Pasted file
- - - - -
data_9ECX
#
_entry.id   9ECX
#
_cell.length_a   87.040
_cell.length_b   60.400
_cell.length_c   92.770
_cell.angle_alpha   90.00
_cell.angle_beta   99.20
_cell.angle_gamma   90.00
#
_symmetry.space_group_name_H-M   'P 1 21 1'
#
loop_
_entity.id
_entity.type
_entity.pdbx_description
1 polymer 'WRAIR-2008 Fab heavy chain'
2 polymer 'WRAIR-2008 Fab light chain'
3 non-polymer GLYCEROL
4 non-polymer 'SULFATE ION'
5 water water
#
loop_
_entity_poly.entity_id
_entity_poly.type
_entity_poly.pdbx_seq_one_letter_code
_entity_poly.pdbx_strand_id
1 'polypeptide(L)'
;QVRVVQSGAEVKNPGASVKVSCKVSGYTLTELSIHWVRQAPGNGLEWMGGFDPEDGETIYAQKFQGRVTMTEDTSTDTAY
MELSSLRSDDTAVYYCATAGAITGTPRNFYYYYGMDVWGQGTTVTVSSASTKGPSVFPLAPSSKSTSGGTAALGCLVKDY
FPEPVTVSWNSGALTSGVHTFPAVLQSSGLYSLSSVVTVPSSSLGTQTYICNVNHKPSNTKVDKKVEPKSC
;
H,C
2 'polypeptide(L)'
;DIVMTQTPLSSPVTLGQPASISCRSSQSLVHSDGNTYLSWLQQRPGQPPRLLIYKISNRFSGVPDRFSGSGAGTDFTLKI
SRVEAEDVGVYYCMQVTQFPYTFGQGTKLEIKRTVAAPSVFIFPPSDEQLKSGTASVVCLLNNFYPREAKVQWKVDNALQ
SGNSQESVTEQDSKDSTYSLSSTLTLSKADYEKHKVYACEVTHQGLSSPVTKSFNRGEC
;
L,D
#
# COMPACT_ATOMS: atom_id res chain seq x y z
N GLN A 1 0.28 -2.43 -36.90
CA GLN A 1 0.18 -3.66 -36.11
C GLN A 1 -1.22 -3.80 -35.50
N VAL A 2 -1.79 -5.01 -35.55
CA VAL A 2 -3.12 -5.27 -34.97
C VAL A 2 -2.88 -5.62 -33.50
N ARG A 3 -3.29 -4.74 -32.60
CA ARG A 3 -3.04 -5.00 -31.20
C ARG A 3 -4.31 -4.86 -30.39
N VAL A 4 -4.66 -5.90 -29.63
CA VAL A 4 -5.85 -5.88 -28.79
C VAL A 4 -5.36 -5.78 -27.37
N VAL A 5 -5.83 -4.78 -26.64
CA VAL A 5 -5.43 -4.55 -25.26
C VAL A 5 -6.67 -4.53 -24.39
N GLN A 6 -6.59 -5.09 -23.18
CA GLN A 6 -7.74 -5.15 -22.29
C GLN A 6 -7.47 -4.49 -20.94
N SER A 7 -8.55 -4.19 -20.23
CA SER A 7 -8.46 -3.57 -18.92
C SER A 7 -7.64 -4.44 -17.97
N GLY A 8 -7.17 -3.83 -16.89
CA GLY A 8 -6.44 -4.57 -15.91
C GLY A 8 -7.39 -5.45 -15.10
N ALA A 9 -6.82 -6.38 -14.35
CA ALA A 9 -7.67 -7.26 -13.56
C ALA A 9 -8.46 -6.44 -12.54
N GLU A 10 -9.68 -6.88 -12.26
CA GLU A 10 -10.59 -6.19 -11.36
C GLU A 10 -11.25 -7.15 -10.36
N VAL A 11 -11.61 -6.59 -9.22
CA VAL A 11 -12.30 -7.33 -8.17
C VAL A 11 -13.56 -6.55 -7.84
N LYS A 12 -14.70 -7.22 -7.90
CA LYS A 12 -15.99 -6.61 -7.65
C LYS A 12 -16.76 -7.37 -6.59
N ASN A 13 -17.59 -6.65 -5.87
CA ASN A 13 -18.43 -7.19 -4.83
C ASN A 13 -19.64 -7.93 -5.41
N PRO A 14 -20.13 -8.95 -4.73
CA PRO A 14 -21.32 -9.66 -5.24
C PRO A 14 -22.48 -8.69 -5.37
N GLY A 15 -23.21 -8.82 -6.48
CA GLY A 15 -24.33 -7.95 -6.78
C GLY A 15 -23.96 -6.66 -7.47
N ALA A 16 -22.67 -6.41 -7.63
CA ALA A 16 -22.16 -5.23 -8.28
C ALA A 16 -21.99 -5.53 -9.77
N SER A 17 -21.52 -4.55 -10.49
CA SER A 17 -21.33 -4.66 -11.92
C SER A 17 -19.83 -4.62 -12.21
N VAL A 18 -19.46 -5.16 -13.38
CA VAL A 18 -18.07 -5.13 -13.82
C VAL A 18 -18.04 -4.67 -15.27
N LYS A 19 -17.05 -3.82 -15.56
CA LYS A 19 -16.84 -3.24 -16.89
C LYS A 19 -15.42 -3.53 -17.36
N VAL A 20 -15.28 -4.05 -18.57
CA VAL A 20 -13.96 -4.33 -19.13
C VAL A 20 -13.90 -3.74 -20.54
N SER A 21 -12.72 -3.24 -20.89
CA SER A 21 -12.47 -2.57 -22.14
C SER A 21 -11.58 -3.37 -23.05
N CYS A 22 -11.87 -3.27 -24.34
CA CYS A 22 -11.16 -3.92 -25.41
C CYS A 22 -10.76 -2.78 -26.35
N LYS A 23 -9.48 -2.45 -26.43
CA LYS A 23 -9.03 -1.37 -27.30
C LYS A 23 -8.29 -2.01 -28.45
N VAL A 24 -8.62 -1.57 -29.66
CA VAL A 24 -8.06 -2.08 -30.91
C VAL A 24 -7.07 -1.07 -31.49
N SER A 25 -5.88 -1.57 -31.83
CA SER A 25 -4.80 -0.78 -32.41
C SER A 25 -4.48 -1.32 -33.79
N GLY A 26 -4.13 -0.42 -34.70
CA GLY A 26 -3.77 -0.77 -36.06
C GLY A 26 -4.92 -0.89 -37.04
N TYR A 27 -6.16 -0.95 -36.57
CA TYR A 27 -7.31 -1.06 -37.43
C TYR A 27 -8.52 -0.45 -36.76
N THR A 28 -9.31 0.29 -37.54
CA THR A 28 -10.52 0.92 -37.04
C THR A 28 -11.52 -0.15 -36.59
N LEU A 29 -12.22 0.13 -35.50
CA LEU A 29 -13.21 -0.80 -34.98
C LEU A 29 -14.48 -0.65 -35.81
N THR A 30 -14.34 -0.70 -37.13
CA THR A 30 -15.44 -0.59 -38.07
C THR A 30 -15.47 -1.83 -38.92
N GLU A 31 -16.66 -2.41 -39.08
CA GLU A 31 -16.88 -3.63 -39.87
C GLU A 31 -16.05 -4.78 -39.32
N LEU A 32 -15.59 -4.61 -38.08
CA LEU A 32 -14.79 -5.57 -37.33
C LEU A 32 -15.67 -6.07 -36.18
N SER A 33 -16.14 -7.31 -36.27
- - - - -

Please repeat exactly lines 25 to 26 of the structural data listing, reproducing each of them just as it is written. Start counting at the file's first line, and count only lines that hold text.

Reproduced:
_entity_poly.entity_id
_entity_poly.type